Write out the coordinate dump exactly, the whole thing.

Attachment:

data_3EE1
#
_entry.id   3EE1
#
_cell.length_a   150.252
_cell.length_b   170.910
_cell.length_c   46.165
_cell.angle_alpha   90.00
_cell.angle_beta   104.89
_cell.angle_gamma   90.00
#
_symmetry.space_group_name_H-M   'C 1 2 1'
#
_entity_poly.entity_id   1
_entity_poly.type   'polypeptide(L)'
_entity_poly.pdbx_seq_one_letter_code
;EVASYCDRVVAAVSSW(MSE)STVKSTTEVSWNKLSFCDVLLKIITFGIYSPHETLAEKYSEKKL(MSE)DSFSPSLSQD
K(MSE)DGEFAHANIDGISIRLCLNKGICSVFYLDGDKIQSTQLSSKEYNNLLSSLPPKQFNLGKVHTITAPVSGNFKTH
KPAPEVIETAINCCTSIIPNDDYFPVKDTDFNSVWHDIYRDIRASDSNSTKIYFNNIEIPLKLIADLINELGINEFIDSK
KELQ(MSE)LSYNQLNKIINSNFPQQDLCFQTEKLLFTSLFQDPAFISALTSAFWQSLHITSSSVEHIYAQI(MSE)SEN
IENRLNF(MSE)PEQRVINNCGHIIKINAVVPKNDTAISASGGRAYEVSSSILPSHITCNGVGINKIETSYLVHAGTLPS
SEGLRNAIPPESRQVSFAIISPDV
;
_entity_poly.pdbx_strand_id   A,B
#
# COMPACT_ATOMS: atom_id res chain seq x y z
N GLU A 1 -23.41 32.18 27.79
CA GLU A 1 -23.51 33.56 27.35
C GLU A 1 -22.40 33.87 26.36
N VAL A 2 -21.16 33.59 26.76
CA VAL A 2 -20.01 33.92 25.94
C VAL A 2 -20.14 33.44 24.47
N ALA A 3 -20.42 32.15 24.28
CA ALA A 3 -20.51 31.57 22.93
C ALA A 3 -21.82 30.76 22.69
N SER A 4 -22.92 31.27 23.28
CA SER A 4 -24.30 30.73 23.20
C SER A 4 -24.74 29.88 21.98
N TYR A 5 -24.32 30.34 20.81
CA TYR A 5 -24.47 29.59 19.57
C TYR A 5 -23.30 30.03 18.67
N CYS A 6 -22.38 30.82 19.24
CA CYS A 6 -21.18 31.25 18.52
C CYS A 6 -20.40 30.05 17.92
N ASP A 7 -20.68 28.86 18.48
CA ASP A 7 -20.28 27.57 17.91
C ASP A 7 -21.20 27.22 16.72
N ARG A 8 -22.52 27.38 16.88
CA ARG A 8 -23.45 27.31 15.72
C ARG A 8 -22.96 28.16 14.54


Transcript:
data_3EE1
#
_entry.id   3EE1
#
_cell.length_a   150.252
_cell.length_b   170.910
_cell.length_c   46.165
_cell.angle_alpha   90.00
_cell.angle_beta   104.89
_cell.angle_gamma   90.00
#
_symmetry.space_group_name_H-M   'C 1 2 1'
#
_entity_poly.entity_id   1
_entity_poly.type   'polypeptide(L)'
_entity_poly.pdbx_seq_one_letter_code
;EVASYCDRVVAAVSSW(MSE)STVKSTTEVSWNKLSFCDVLLKIITFGIYSPHETLAEKYSEKKL(MSE)DSFSPSLSQD
K(MSE)DGEFAHANIDGISIRLCLNKGICSVFYLDGDKIQSTQLSSKEYNNLLSSLPPKQFNLGKVHTITAPVSGNFKTH
KPAPEVIETAINCCTSIIPNDDYFPVKDTDFNSVWHDIYRDIRASDSNSTKIYFNNIEIPLKLIADLINELGINEFIDSK
KELQ(MSE)LSYNQLNKIINSNFPQQDLCFQTEKLLFTSLFQDPAFISALTSAFWQSLHITSSSVEHIYAQI(MSE)SEN
IENRLNF(MSE)PEQRVINNCGHIIKINAVVPKNDTAISASGGRAYEVSSSILPSHITCNGVGINKIETSYLVHAGTLPS
SEGLRNAIPPESRQVSFAIISPDV
;
_entity_poly.pdbx_strand_id   A,B
#
# COMPACT_ATOMS: atom_id res chain seq x y z
N GLU A 1 -23.41 32.18 27.79
CA GLU A 1 -23.51 33.56 27.35
C GLU A 1 -22.40 33.87 26.36
N VAL A 2 -21.16 33.59 26.76
CA VAL A 2 -20.01 33.92 25.94
C VAL A 2 -20.14 33.44 24.47
N ALA A 3 -20.42 32.15 24.28
CA ALA A 3 -20.51 31.57 22.93
C ALA A 3 -21.82 30.76 22.69
N SER A 4 -22.92 31.27 23.28
CA SER A 4 -24.30 30.73 23.20
C SER A 4 -24.74 29.88 21.98
N TYR A 5 -24.32 30.34 20.81
CA TYR A 5 -24.47 29.59 19.57
C TYR A 5 -23.30 30.03 18.67
N CYS A 6 -22.38 30.82 19.24
CA CYS A 6 -21.18 31.25 18.52
C CYS A 6 -20.40 30.05 17.92
N ASP A 7 -20.68 28.86 18.48
CA ASP A 7 -20.28 27.57 17.91
C ASP A 7 -21.20 27.22 16.72
N ARG A 8 -22.52 27.38 16.88
CA ARG A 8 -23.45 27.31 15.72
C ARG A 8 -22.96 28.16 14.54